© 2024 New England Public Media

FCC public inspection files:

For assistance accessing our public files, please contact hello@nepm.org or call 413-781-2801.
PBS, NPR and local perspective for western Mass.
Play Live Radio
Next Up:
0:00 0:00
Available On Air Stations

Connecticut marijuana advocates push back on bill that would ban free pot promotions

Jeff Chiu

Cannabis advocates in Connecticut are pushing back on a bill that would ban the promotional giveaway of pot. They claim it could recriminalize marijuana for those who depend on free samples for medical reasons.

One of the advocates is Douglas Moore. He was born without arms and legs. At a hearing of the General Law Committee, he told lawmakers that he’s on a fixed income and can barely afford to pay for his medical marijuana prescription. Moore said that’s why he depends on gifts from friends who grow pot.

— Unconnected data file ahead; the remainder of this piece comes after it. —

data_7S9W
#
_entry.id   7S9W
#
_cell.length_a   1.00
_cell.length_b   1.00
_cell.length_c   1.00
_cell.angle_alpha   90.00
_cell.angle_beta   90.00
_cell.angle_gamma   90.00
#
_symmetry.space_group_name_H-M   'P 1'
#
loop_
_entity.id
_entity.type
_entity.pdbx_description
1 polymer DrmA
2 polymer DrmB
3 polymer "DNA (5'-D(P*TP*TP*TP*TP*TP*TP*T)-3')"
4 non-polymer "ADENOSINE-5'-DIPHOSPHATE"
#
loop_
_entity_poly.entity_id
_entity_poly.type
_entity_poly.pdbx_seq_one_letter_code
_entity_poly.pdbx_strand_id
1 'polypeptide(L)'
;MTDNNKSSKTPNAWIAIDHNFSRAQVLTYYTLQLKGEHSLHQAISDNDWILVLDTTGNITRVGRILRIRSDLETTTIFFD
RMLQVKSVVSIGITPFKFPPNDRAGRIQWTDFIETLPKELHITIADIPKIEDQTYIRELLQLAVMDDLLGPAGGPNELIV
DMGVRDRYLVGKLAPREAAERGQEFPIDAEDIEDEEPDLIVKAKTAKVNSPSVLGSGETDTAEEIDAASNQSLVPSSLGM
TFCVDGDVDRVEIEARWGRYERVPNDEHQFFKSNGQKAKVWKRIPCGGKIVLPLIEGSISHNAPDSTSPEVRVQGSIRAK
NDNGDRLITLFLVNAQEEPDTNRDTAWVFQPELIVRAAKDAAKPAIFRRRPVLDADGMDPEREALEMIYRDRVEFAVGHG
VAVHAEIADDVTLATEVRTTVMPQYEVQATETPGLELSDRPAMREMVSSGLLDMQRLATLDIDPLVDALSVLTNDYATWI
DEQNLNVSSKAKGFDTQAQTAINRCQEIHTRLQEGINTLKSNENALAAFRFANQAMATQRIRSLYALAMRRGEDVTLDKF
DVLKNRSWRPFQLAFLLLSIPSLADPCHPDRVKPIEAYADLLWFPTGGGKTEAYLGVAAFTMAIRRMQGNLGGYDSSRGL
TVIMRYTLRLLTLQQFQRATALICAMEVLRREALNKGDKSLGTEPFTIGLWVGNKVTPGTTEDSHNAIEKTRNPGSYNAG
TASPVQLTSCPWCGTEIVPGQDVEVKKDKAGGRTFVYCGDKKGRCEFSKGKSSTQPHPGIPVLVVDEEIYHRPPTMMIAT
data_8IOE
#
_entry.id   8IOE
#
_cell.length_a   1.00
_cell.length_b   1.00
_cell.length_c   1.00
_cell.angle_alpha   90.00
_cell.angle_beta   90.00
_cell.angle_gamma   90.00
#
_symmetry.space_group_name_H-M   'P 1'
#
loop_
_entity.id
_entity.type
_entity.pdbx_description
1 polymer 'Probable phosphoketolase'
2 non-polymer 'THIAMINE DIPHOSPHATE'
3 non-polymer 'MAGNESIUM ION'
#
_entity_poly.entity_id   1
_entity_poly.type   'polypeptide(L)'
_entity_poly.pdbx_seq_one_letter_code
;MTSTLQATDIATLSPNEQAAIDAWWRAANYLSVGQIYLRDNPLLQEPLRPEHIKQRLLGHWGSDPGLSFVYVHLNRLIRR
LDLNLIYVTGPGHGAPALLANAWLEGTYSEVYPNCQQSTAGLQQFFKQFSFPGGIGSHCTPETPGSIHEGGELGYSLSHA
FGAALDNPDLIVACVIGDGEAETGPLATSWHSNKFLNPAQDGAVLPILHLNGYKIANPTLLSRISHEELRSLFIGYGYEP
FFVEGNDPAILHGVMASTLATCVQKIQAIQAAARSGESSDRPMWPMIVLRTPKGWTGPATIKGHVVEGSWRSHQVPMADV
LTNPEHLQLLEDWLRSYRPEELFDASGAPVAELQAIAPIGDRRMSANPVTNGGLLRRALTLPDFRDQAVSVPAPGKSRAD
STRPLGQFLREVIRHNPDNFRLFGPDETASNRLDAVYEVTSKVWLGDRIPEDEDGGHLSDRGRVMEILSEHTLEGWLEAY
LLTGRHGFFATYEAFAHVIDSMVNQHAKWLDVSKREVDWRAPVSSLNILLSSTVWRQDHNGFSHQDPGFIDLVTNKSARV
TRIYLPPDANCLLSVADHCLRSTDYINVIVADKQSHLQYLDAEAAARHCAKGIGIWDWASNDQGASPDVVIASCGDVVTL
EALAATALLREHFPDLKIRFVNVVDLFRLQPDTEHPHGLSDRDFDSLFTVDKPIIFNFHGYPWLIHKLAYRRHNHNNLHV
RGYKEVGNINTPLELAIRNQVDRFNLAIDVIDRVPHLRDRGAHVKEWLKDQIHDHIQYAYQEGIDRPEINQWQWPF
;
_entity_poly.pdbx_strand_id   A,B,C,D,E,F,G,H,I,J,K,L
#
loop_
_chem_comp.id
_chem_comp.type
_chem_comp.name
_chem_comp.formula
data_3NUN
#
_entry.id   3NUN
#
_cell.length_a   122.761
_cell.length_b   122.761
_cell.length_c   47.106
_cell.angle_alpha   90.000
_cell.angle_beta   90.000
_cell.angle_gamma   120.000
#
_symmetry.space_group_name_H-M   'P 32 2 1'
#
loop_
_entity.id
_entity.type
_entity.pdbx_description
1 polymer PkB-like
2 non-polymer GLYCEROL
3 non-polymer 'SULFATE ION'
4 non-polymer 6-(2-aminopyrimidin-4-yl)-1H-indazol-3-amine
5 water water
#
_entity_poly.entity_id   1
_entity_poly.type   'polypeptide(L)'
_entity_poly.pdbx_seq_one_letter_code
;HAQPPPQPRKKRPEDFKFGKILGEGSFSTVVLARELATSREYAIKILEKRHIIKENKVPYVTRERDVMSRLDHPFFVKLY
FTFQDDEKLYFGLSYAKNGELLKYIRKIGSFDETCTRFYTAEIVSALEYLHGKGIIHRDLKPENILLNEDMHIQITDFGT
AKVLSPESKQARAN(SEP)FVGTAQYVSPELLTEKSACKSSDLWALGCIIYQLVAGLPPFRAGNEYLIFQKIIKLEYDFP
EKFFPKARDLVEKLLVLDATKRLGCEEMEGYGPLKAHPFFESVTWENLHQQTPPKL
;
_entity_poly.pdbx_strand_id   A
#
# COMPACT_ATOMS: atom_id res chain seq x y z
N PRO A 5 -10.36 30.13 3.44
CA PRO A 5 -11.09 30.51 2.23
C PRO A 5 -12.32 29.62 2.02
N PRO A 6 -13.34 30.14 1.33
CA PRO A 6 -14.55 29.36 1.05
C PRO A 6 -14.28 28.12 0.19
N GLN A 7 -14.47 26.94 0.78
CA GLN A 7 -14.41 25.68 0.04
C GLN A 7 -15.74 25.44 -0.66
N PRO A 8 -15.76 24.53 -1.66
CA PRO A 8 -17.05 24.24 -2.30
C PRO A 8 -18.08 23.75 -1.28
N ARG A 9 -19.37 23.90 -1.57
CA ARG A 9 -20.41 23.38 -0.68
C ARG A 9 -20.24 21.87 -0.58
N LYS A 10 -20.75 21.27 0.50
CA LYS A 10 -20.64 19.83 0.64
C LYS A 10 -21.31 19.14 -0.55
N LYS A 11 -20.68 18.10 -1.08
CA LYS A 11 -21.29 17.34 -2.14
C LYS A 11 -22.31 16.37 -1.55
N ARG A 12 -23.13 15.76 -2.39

“For me to be actually a normal person like all of you all, I need this gift. So, my question is are you going to arrest me for being gifted? Because this is who you are targeting right now.”

Michael D’Agastino, the co-chair of the committee, assured Moore that won't happen.

“The law as it is drafted does not ban that kind of gifting or arrest you in any way. It's meant to target what are really essentially commercial transactions,” D'Agastino said.

D’Agastino said the bill is to prevent the cannabis industry from using free giveaways of its products as a marketing tool.

Erin Doolittle, a licensed provider in the state’s medical marijuana program, agreed with Moore that the ban would criminalize those who depend on free marijuana samples for medical reasons.

“Through gifting patients and consumers are able to meet directly with farmers, educators, caregivers and other experts who can identify what would be most helpful to them,” Doolittle said.

The legal retail sale of recreational pot begins later this year.

Copyright 2022 WSHU. To see more, visit .

As WSHU Public Radio’s award-winning senior political reporter, Ebong Udoma draws on his extensive tenure to delve deep into state politics during a major election year. In addition to providing long-form reports and features for WSHU, he regularly contributes spot news to NPR, and has worked at the NPR National News Desk as part of NPR’s diversity initiative.